Saturday 22 June 2019

Animators at War

Bob Givens was never recognised on screen for his work with Bugs Bunny in 1940, but he was in the press a year later.

When the U.S. entered World War Two, animators were among those who found themselves in the service of Uncle Sam. Some of them, however, spent their days working on films. On the West Coast, the First Motion Picture Unit produced training films, with Rudy Ising overseeing the animation division. Perhaps the best known animated short is Position Firing, starring Trigger Joe.

On the East Coast, the Signal Corps set up a film division at Fort Monmouth, New Jersey. Little apparently has been written about what was made there, but there were certainly enough animators sent there.

The first story appeared in both the Red Bank Daily Standard (June 26, 1941) and the Fort Monmouth Signal (July 2, 1941). The second story appeared in the latter edition. You should recognise many of the names in the first one. The second is a brief squib about actor and former New York fur salesman Danny Webb, who can be heard in the cartoons of a number of West Coast studios. The date should give you an idea of the time when he stopped voice work. We wrote a bit about him in this post. In the following story, as well as in the earlier post, he claims to be the voice of Bugs Bunny. I don’t even think he voiced the rabbit in those late ‘30s, still-in-development cartoons, nor do I remember him doing Andy Panda, though he was in at least one Andy Panda cartoon.

My thanks to Mariana Givens for the use of her dad’s photo.

Disney Aides Stationed Here
Other Hollywood Cartoon Artists, Story Directors In The Army Now

Recent additions to the personnel of Fort Monmouth's polyglot Fifth Battalion include Donald Duck, Porky Pig, and Popeye the Sailor. The beloved animated cartoon characters haven't actually joined the Army, but all three are represented at Fort Monmouth by men who helped create them.
The roster of Co. E. of the 5th Signal Training Battalion includes no less than ten artists and story directors from Hollywood animation studios.
Leading with the largest contingent is the Walt Disney Studio, home pond of the irrepressible Donald himself. Disney Men now stationed in the Fifth Battalion include:
Pvt. Berk Anthony, story writer and animator who worked on nearly all of Disney's characters over a six-year period; Pvt. Rodell Johnson, one of the artists responsible for the antics of Jimminy Cricket in "Pinnochio;" Pvt. Victor Michonski, who spent over two years working on "Fantasia," Disney's most lavish production; Pvt. George Paliwoda, whose artistic efforts included everything from portraying Donald's duckiest moments to creating an earthquake for "Bambi;" Pvt. George Peed, who prepared continuity sketches for "Mickey Mouse" and "Donald Duck" shorts, "Snow White," "The Wind in the Willows," and "Pinnochio." Pvt. Robert Perry, a "Goofy the Dog" artist, also worked on the hilarious mushroom sequence in "Fantasia."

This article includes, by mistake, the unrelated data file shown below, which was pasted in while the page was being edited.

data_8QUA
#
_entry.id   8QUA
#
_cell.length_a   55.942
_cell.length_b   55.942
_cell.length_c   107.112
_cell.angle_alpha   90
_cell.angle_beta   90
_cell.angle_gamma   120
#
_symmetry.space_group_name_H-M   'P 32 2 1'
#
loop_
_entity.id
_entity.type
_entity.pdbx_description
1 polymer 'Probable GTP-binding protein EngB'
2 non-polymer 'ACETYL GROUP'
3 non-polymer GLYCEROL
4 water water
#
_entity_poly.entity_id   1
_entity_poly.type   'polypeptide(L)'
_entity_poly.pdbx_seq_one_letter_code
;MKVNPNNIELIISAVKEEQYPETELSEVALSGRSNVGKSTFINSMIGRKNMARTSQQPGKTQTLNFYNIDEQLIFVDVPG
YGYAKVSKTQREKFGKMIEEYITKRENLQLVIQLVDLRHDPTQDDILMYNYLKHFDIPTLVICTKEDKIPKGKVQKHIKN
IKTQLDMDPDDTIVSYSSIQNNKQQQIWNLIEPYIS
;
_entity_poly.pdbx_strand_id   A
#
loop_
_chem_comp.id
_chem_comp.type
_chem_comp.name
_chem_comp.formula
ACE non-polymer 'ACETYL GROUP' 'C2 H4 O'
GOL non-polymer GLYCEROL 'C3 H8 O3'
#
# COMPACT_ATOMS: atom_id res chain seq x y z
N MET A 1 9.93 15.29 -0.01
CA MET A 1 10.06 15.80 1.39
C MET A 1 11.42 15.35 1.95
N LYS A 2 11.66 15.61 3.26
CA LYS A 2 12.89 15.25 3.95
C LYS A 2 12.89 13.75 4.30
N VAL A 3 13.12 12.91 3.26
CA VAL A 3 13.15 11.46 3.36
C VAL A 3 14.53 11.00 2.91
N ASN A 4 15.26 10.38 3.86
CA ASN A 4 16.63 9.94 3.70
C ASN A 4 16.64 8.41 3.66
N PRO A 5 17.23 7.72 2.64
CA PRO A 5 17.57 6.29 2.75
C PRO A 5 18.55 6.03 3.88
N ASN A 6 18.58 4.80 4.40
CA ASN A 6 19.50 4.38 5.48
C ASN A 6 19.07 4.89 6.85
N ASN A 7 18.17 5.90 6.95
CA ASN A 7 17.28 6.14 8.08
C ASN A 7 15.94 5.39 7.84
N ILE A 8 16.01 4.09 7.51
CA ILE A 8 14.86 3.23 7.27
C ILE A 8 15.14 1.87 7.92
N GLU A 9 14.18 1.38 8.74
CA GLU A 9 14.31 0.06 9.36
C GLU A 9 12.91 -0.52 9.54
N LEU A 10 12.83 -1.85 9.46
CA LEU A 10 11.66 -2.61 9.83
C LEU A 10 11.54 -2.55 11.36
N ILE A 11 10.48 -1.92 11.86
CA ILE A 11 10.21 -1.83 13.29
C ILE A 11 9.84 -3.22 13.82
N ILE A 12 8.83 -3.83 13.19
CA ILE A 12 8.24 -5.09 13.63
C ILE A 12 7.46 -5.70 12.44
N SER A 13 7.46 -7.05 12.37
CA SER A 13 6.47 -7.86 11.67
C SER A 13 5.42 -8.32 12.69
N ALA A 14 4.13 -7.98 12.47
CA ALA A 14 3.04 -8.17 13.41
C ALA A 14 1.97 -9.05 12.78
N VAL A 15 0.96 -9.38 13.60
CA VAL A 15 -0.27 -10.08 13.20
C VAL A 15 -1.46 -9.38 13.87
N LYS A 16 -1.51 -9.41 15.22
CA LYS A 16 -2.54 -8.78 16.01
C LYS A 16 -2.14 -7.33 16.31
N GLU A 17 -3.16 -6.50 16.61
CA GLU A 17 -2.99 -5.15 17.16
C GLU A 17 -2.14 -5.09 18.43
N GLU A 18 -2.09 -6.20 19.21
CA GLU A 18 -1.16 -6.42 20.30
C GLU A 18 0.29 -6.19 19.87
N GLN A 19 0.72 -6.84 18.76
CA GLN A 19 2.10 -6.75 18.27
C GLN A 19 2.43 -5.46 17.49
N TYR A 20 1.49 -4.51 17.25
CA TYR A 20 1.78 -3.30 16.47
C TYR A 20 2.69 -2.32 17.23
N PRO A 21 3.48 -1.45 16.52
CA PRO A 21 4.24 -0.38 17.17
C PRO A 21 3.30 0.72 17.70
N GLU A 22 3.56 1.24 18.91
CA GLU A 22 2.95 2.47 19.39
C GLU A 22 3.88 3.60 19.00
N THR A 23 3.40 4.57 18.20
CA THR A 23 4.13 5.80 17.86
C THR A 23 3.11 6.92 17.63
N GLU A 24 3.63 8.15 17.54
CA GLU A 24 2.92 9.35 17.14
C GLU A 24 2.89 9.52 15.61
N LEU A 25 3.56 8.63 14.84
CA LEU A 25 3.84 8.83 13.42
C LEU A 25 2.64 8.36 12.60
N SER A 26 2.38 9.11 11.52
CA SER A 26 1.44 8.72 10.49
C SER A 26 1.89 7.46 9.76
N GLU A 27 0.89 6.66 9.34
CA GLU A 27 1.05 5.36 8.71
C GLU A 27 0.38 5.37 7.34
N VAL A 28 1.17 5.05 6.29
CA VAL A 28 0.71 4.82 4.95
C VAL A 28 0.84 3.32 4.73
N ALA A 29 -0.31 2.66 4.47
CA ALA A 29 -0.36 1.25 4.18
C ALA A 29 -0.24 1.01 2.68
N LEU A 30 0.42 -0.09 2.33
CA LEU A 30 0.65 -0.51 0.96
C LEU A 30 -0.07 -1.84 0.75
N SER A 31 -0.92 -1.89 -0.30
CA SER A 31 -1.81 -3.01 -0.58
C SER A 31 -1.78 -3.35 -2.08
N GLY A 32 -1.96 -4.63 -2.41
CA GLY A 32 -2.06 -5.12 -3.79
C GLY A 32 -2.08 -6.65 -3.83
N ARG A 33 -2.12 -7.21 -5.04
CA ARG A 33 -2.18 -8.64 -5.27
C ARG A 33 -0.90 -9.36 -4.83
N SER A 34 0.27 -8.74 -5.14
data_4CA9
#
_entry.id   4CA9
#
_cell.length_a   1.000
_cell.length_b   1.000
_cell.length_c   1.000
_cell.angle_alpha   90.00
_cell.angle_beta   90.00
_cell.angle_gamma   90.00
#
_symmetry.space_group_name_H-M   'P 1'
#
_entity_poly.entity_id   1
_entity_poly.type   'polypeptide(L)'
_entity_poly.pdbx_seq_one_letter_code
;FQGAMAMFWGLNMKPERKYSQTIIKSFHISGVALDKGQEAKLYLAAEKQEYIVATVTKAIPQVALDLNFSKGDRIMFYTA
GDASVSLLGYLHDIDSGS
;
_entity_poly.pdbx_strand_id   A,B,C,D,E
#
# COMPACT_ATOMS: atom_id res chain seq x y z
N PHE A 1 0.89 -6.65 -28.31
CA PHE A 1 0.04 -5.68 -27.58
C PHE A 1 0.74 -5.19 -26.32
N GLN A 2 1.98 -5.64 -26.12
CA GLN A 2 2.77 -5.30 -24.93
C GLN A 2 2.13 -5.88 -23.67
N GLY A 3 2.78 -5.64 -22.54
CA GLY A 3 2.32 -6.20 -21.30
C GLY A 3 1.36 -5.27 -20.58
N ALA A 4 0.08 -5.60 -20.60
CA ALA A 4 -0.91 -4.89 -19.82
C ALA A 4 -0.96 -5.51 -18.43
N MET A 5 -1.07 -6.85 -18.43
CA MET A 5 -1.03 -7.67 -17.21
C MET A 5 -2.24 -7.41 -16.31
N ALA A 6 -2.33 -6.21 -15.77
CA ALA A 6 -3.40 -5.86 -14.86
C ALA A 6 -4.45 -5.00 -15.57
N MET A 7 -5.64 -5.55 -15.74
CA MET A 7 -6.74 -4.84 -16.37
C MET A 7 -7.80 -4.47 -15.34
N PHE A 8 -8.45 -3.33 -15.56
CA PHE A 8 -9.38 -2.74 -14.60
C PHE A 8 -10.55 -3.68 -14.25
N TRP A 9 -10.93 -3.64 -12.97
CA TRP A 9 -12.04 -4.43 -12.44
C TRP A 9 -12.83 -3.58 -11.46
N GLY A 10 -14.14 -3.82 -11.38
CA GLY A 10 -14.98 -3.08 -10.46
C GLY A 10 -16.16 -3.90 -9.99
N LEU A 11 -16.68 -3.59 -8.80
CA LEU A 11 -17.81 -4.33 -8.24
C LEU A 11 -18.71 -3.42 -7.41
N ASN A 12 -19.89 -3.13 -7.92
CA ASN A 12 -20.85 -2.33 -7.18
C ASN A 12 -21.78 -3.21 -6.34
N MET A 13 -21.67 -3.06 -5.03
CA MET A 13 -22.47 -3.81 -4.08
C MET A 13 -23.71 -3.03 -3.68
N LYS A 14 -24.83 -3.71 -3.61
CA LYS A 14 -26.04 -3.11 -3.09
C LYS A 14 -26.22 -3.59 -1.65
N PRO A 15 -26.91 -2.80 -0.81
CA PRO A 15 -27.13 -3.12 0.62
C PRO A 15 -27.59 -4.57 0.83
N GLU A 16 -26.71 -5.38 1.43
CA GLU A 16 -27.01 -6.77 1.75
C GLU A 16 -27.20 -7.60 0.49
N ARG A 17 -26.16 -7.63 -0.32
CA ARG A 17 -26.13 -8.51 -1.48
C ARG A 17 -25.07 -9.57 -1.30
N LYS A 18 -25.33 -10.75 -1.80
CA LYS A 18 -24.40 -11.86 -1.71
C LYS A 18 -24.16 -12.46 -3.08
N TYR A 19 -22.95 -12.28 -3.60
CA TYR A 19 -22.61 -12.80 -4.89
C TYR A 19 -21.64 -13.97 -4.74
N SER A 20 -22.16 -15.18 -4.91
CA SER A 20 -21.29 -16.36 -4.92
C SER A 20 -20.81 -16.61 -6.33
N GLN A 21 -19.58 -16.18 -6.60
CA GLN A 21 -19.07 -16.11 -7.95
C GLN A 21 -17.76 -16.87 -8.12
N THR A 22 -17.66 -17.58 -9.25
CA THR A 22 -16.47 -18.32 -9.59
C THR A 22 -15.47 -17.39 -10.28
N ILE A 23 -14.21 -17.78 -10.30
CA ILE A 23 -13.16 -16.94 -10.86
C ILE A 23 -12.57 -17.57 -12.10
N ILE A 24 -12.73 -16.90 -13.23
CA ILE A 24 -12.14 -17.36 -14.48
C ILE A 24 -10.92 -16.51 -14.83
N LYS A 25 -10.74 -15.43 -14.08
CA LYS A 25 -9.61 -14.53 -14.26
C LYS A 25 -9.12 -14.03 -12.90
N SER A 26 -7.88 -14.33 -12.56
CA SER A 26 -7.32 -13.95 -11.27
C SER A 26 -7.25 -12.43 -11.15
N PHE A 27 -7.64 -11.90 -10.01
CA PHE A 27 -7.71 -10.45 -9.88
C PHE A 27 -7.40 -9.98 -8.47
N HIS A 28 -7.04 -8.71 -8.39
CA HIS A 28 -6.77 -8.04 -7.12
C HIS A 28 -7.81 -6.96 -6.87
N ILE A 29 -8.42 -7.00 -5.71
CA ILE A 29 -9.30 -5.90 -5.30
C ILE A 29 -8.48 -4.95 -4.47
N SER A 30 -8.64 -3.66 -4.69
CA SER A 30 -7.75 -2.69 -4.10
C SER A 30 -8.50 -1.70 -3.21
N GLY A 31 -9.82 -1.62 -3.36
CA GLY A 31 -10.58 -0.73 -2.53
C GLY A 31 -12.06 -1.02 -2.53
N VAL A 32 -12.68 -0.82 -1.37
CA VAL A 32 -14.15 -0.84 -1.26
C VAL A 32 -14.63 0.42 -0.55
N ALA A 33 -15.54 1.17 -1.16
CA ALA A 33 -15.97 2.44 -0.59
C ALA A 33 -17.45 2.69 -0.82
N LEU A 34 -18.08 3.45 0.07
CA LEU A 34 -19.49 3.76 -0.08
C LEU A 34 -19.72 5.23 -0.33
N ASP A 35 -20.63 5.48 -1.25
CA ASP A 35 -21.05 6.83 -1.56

Disney's competition from Leon Schlesinger Productions, creators of "Merry Melodies" and "Porky the Pig," is as intense at Monmouth as in Hollywood.
Pvt. Robert Givens, a story sketch man who helped originate tribulations for "Sniffles the Mouse" and "Bugs Bunny," is now drawing his pay through the Fifth Battalion Headquarters.
Pvt. David Monahan is also from the Schlessinger outfit. He helped Ted Cook prepare his "Ted Cook's Cook Coos" before joining the studio. The Max Fleischer Studios, "Popeye's" masters, are represented by Pvt. Alden Getz, who worked on "Gulliver's Travels" and Betty Boop" shorts in addition to "Popeye" himself.
Approximately a dozen additional animators and story directors have transferred from the Fifth Battalion to the Twentieth Signal Service Company and are at present helping produce training motion pictures at the Training Film Production Laboratory.

Dave Weberman, Man Of A Thousand Voices, Arrives
It wasn't so long ago that the arrival at Fort Monmouth of Pvt. Dave Weberman, Co. E, 5th Slg. Trg. B'n, occurred. Before entering the Army he was teaching Leo Carillo, Jeannette MacDonald, Nelson Eddy and a dozen other Hollywood stars the tricks of voice and acting that had made him one of the country's foremost voice impressionists. That was just after the Metro-Goldwyn-Mayer studios lured Dave away from the East and took him to Hollywood.
Between courses in the Co. E Schools, he entertains his fellow students with the impersonations that earned him his reputation as The Man of a Thousand Voices." Under his stage name of Danny Webb, Dave has impersonated vocally at various times President Roosevelt, Hitler and Mussolini on "The March of Time"; Ken Murray's Mad Russian"; the little rab[b]it in "Looney Tunes"; and, his favorite role, "Andy Panda" in the famous animated cartoon. His last assignment before entering the service was with Johnny Downs and Mischa Auer in Columbia's "Sing Another Chorus," soon to be released.


  1. KEN MURRAY's Mad Russian? Bert Gordon on Eddie Cantor's show did that characetr, Ken was active in the medium, though..

  2. Thank you for sharing dad’s military story. I always enjoy your blog… my pleasure on dad’s picture, Mariana Givens